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One of the great joys of travel is discovering the cuisine of the destinations you visit. You can learn a lot about the history and culture of a place through its food and drink.
One of the Biggest Travel Trends of 2023
Immersive Food Experiences
A recent survey revealed that nearly half of the travelers surveyed will be looking for more immersive and authentic cultural experiences this year – and one of the best ways to discover a new culture is by tasting their traditional fare or experiencing their drinking rituals. For example, at Conrad Punta de Mita, guests can visit an on-site agave tasting studio, which takes participants on a journey to really understand the region through the tastes and flavors of tequila and mezcal.
People are taking advantage of the flourishing, native culinary options, and agricultural products of a destination, whether sampling local fresh seafood or produce from a farm, restaurant, or participating in a culinary walking tour; uncovering the deeply rooted historic ties and traditions of a destination such as craft beer, vineyards, or curating trips around local harvests.
To provide more deeply immersive experiences, it is anticipated that a number of destinations, hotels, restaurants, and other food & beverage venues will include heightened offerings, including cocktail classes at world class bars and cooking classes with world class chefs.
Immersion of a destination’s cuisine will also include immersion of the culture, the people, and the history.
Photo: BTS & friends touring Moët et Chandon in Épernay, France.
1. Remove strawberry tops, charbroil in oven. Cool, Place in blender. Fine strain.
2. Add ingredients to shaker with ice.
3. Garnish with lime wheel and roasted or grilled strawberry
Original article from CNTraveler
Nestled between the Atlantic and the Mediterranean sea lies Spain, a country whose culinary scene has been making international waves for decades. Part of what makes Spain’s gastronomy so outstanding is the physical makeup of the country—a range of autonomous communities with varied traditions and regional delicacies— but it is also the longstanding tradition of food as a vehicle for socialization and celebration. Of all of the beloved foodie customs in Spain, aperitivos might just be the simplest, most treasured of all.
Aperitivos, or small bites of food intended to whet the palate before larger mealtimes, have long been a cultural fixture of many European dining scenes. Spain, however, does things a bit differently than its neighbors. Traditionally served before lunchtime, Spain’s longest meal of the day, aperitivos are a festive way to turn an average meal into a prolonged social event.
Whether you want to incorporate this beloved tradition into your mealtime rituals or simply seek culinary inspiration from the masters, consider this your official guide to the Spanish aperitivo.
Traditionally enjoyed in an informal setting, like at tall tables or on bar stools, aperitivos run the gambit in terms of what can be served. The main requisites are that each bite is small and flavorful so as to not fill one up, but to prepare the appetite for the meal to come. Typical Spanish foods like marinated olives, pickles, or patatas bravas drizzled in a slightly spicy red sauce and aioli are some of the more popular aperitivos.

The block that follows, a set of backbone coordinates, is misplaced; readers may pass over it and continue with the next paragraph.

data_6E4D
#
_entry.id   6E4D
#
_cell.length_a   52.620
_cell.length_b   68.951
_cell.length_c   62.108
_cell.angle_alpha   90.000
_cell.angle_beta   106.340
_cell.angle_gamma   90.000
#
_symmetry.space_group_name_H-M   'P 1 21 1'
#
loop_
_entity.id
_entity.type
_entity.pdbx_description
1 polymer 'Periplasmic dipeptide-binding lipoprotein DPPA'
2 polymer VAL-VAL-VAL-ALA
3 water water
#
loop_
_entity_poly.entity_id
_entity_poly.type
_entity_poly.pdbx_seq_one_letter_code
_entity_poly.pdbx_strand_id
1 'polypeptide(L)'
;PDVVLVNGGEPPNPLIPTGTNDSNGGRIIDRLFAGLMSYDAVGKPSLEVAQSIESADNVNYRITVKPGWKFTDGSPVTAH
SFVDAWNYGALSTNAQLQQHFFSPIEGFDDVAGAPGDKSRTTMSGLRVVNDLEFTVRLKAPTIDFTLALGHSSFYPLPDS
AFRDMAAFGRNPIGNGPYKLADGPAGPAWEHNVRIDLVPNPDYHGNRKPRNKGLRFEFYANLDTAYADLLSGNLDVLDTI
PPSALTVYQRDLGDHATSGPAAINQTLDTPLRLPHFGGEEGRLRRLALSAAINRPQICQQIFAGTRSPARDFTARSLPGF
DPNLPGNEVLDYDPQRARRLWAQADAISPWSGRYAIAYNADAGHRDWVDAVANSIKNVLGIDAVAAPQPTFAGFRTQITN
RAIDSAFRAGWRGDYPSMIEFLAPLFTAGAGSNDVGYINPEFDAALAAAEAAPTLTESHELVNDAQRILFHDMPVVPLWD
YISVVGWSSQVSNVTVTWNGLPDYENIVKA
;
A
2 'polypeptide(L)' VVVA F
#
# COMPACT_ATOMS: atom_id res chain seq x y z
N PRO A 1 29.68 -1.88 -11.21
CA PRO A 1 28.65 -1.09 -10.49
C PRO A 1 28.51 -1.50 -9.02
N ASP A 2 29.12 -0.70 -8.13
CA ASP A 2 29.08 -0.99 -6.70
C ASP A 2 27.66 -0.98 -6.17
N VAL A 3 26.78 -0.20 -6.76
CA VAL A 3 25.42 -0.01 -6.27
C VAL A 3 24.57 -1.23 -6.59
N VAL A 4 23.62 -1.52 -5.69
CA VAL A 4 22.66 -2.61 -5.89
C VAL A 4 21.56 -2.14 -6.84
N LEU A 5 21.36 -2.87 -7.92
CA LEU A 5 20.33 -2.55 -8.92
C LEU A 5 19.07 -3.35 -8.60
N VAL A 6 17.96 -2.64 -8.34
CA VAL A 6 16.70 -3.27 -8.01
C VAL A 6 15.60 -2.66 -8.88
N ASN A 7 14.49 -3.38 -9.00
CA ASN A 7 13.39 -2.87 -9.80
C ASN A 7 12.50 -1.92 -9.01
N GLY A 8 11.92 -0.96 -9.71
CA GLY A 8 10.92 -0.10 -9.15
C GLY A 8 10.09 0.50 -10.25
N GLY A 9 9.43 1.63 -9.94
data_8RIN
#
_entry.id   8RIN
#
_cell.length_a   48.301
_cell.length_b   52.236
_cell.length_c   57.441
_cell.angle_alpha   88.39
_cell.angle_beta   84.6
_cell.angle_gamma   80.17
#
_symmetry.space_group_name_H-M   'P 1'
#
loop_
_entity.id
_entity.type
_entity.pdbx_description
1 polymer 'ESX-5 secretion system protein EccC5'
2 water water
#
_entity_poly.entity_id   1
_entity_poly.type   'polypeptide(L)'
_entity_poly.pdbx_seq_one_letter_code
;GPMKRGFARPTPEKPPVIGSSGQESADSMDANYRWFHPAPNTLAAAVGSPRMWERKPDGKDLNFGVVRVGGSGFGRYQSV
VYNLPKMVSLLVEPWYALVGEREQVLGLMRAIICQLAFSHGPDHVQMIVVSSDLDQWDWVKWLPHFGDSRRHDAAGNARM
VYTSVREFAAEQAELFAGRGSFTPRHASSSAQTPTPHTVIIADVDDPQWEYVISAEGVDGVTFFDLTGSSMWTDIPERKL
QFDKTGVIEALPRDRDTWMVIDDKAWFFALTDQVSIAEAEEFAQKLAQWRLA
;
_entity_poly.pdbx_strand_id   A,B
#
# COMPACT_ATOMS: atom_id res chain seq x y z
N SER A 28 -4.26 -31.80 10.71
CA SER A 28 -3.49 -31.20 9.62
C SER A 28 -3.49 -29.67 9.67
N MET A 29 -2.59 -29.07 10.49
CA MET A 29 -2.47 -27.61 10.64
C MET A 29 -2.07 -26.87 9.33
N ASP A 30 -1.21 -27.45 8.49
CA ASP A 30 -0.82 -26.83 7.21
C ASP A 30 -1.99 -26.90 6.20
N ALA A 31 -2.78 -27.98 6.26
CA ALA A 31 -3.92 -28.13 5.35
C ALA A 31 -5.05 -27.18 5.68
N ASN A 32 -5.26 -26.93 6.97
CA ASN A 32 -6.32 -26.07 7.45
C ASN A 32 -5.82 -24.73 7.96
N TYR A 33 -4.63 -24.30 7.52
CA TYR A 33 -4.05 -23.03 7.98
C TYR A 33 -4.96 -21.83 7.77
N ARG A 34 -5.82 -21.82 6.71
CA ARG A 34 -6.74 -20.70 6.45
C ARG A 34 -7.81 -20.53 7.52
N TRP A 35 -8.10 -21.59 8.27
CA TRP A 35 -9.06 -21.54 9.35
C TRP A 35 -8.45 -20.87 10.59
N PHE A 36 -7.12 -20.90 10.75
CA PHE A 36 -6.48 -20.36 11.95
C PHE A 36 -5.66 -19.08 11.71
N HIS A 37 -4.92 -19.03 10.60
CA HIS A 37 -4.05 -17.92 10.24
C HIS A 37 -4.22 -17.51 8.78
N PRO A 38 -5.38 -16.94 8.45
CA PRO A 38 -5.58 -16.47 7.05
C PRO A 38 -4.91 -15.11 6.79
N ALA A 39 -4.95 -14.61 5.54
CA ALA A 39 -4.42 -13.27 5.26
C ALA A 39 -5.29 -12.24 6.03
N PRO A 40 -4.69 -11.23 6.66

A small dish of high-quality, hand-carved Jamón Ibérico, slices of chorizo sausage, and a few triangles of Manchego—Spain’s celebrated sheep milk cheese that comes in several flavorful varieties—are also standard aperitivo choices. For those who appreciate seafood, shellfish like cockles and mussels are other possibilities, as well as the highly celebrated Spanish conservas, or briny tinned seafood for which Spain is famous.
It would be remiss not to mention the holy grail region of Spanish aperitivos, Basque Country. Here, pinchos—small, aperitivo-like snacks—are often served atop bread at bars and restaurants, held together with a toothpick. Gildas, a pincho of pepper, olive, and anchovy marinated in olive oil, is a bright and flavorful pincho.
What to sip with aperitivos
It isn’t an aperitivo if it isn’t served with a drink, whether it be a glass of cava, a Fino sherry, or a young red wine. Spanish drinking culture is as refined and exciting as its culinary scene, so you have several options when it comes to finding a great companion for your aperitivo.
Whether you favor white, rosé, or red, Spanish wines are always a winning choice when looking for just the right match for your aperitivo. Wines in Spain are made with dozens of different grape varietals, so there is a flavor profile to match every taste and occasion. A fresh Albariño from Galicia, a seductive aged Tempranillo from La Rioja, or a provocative Garnacha rosé from Aragón will perfectly accompany any Spanish dish. Then there’s the typical sangria, wine mixed with soda and fresh fruit, which is a perfectly refreshing choice in the warmer summer months.
The history of chocolate can be traced to the ancient Mayans, and even earlier to the ancient Olmecs of southern Mexico.
By the late 19th century and early 20th century, chocolate companies were mass-producing a variety of chocolate confections to meet the growing demands.
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